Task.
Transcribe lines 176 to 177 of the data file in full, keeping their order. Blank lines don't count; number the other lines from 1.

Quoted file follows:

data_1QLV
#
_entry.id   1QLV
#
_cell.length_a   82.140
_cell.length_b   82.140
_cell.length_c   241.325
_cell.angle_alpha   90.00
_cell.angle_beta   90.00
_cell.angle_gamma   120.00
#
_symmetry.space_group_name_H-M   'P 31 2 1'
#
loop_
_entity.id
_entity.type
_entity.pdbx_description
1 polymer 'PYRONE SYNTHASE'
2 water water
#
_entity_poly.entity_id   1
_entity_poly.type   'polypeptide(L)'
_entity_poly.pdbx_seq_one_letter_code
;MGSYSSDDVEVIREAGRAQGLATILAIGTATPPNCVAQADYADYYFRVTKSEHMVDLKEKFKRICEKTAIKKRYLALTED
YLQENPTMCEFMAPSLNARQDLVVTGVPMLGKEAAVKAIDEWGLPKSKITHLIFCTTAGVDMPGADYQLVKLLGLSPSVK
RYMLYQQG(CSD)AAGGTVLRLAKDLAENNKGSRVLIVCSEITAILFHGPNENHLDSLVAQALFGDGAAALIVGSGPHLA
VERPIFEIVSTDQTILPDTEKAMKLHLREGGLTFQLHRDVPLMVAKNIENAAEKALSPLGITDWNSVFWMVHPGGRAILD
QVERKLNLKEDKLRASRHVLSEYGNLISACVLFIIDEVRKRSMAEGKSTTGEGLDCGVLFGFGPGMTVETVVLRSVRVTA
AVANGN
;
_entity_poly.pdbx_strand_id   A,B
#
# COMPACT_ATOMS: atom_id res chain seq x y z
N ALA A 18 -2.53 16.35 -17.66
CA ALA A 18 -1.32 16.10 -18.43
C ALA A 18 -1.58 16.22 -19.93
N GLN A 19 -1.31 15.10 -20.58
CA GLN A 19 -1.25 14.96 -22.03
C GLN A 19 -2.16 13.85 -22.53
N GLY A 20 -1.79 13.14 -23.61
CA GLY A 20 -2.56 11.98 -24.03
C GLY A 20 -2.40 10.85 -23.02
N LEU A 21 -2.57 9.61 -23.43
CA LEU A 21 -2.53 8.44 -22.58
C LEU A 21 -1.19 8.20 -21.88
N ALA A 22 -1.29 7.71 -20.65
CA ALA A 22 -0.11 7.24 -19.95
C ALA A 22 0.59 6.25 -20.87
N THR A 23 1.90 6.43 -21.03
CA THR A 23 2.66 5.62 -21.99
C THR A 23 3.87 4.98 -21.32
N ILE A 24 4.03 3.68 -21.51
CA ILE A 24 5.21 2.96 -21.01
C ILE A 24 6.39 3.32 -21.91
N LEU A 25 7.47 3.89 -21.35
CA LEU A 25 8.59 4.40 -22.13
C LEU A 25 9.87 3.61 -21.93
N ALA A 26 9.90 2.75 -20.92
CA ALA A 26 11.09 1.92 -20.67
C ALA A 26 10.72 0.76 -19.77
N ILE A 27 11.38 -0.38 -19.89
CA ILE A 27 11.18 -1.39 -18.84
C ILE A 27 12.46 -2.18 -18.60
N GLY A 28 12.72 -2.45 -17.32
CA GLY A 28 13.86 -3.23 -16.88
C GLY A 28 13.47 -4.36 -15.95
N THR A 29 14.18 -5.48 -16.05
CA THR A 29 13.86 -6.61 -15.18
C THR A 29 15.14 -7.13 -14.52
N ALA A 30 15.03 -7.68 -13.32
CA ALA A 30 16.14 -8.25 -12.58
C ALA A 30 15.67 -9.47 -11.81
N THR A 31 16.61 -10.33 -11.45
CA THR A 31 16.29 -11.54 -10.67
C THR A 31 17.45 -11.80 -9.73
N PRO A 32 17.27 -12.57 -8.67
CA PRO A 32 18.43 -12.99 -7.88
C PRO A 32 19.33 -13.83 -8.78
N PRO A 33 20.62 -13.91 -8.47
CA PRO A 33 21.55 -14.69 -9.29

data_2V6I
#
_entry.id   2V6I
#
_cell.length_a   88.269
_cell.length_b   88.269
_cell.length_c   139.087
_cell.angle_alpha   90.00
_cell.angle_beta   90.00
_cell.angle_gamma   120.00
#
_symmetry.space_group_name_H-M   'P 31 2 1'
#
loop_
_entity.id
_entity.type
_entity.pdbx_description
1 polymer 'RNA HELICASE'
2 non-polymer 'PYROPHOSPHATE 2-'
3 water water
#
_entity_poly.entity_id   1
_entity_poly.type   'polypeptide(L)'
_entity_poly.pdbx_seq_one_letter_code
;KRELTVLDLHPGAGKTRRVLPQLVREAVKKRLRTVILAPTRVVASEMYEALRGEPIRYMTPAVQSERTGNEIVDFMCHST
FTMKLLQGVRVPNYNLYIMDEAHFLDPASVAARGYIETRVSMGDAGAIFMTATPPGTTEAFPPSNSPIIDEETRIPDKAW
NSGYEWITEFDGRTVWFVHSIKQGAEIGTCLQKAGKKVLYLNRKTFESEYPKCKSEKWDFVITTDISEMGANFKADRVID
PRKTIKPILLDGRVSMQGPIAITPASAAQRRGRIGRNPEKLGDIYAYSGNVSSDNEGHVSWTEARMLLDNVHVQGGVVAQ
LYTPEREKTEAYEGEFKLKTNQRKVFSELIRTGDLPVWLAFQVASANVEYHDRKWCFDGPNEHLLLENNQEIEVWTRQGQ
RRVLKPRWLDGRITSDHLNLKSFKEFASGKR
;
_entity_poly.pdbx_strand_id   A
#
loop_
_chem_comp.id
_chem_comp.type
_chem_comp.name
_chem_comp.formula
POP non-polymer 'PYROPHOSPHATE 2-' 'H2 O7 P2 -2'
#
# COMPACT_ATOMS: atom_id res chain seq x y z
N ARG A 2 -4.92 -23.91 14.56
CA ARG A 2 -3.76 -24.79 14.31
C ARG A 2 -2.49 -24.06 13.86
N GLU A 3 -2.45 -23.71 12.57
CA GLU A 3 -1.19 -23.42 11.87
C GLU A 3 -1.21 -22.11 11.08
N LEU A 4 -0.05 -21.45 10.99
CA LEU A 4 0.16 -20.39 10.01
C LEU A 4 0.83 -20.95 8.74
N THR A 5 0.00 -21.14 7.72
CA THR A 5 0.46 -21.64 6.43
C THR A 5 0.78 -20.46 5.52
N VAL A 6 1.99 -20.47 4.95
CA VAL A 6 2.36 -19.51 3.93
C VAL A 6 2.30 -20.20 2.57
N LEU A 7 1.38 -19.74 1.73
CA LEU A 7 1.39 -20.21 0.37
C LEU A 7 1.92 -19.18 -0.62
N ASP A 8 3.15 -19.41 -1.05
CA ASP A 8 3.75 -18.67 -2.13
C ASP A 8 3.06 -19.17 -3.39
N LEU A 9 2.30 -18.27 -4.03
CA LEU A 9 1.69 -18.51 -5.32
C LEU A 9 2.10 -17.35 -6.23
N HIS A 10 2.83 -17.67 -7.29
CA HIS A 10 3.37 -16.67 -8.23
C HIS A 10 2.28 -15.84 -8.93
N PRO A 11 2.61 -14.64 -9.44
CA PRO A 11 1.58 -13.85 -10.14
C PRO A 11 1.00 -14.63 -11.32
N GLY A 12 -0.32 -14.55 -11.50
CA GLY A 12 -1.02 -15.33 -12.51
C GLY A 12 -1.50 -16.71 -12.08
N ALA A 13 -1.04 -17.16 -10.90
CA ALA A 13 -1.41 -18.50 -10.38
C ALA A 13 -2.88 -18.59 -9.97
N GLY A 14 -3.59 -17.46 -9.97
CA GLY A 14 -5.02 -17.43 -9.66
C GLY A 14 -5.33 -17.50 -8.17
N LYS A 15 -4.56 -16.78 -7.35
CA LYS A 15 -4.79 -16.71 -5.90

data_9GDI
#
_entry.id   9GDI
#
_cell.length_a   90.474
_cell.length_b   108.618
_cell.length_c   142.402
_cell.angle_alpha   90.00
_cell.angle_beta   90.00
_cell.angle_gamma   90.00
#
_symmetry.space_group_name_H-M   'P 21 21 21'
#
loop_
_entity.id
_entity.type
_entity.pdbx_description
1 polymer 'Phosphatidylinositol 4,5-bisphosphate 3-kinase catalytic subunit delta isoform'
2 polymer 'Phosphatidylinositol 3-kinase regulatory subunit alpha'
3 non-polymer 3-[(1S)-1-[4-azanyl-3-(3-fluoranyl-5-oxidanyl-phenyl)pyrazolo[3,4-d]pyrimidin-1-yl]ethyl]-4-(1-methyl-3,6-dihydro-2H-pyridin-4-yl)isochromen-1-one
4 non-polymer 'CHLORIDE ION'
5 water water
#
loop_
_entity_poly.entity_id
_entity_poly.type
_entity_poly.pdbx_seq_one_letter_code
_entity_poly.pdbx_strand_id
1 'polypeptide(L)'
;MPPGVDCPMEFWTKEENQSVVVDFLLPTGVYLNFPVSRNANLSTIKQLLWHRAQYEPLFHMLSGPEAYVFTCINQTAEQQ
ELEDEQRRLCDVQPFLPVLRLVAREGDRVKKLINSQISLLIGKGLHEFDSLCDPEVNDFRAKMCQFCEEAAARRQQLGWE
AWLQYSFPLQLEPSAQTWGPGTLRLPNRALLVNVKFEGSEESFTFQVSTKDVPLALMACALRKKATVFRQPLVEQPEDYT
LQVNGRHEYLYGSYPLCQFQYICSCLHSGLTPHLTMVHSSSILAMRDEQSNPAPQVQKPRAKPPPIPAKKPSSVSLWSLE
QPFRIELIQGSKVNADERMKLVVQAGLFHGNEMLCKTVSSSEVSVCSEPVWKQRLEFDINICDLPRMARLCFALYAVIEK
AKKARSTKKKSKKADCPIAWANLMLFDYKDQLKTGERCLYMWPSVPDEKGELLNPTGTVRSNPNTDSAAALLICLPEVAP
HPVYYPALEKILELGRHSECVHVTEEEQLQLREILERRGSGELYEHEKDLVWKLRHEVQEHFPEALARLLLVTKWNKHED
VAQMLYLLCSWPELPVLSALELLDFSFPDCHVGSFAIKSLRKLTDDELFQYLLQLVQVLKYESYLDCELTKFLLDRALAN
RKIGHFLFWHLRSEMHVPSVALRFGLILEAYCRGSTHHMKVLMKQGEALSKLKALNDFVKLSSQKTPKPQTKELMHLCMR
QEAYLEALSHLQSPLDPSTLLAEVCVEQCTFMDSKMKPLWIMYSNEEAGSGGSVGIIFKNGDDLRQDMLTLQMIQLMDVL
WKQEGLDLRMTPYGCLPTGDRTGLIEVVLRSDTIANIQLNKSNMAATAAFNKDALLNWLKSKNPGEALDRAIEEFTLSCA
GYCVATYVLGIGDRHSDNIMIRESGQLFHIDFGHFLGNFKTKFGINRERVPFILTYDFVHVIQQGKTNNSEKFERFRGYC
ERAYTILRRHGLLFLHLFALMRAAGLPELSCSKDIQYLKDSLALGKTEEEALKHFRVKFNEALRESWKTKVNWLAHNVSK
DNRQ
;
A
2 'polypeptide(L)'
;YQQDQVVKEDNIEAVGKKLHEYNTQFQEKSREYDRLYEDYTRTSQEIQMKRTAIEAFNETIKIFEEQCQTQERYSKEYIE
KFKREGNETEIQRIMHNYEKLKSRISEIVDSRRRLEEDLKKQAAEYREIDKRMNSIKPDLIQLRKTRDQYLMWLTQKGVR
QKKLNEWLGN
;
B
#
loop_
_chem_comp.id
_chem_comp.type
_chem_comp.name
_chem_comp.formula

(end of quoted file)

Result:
loop_
_entity.id